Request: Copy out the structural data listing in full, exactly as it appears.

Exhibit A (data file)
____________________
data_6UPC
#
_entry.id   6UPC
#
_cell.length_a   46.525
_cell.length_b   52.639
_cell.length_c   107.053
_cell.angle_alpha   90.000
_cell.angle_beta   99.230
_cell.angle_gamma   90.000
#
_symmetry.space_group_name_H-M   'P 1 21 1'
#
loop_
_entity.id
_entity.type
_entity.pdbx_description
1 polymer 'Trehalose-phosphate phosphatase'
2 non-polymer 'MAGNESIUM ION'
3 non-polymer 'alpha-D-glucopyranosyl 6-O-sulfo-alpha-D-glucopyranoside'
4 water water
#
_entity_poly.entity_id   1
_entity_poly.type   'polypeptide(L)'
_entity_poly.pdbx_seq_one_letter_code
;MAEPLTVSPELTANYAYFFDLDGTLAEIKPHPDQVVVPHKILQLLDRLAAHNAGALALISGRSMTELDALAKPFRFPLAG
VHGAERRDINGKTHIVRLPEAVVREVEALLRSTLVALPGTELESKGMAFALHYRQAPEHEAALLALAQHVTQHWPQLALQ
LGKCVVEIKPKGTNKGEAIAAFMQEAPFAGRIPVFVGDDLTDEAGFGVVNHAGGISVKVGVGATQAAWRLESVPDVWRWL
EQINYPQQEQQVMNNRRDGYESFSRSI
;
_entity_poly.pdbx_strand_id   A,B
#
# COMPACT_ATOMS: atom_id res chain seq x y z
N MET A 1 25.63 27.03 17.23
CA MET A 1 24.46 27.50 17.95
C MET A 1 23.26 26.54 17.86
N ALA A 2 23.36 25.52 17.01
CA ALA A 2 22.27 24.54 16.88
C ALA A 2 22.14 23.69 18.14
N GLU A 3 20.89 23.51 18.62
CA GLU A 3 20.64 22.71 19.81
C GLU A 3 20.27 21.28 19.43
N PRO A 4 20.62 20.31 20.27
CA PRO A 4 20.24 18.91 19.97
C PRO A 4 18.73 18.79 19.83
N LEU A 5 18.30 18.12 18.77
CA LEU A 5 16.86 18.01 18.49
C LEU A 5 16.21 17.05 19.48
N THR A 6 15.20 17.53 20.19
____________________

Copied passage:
data_6UPC
#
_entry.id   6UPC
#
_cell.length_a   46.525
_cell.length_b   52.639
_cell.length_c   107.053
_cell.angle_alpha   90.000
_cell.angle_beta   99.230
_cell.angle_gamma   90.000
#
_symmetry.space_group_name_H-M   'P 1 21 1'
#
loop_
_entity.id
_entity.type
_entity.pdbx_description
1 polymer 'Trehalose-phosphate phosphatase'
2 non-polymer 'MAGNESIUM ION'
3 non-polymer 'alpha-D-glucopyranosyl 6-O-sulfo-alpha-D-glucopyranoside'
4 water water
#
_entity_poly.entity_id   1
_entity_poly.type   'polypeptide(L)'
_entity_poly.pdbx_seq_one_letter_code
;MAEPLTVSPELTANYAYFFDLDGTLAEIKPHPDQVVVPHKILQLLDRLAAHNAGALALISGRSMTELDALAKPFRFPLAG
VHGAERRDINGKTHIVRLPEAVVREVEALLRSTLVALPGTELESKGMAFALHYRQAPEHEAALLALAQHVTQHWPQLALQ
LGKCVVEIKPKGTNKGEAIAAFMQEAPFAGRIPVFVGDDLTDEAGFGVVNHAGGISVKVGVGATQAAWRLESVPDVWRWL
EQINYPQQEQQVMNNRRDGYESFSRSI
;
_entity_poly.pdbx_strand_id   A,B
#
# COMPACT_ATOMS: atom_id res chain seq x y z
N MET A 1 25.63 27.03 17.23
CA MET A 1 24.46 27.50 17.95
C MET A 1 23.26 26.54 17.86
N ALA A 2 23.36 25.52 17.01
CA ALA A 2 22.27 24.54 16.88
C ALA A 2 22.14 23.69 18.14
N GLU A 3 20.89 23.51 18.62
CA GLU A 3 20.64 22.71 19.81
C GLU A 3 20.27 21.28 19.43
N PRO A 4 20.62 20.31 20.27
CA PRO A 4 20.24 18.91 19.97
C PRO A 4 18.73 18.79 19.83
N LEU A 5 18.30 18.12 18.77
CA LEU A 5 16.86 18.01 18.49
C LEU A 5 16.21 17.05 19.48
N THR A 6 15.20 17.53 20.19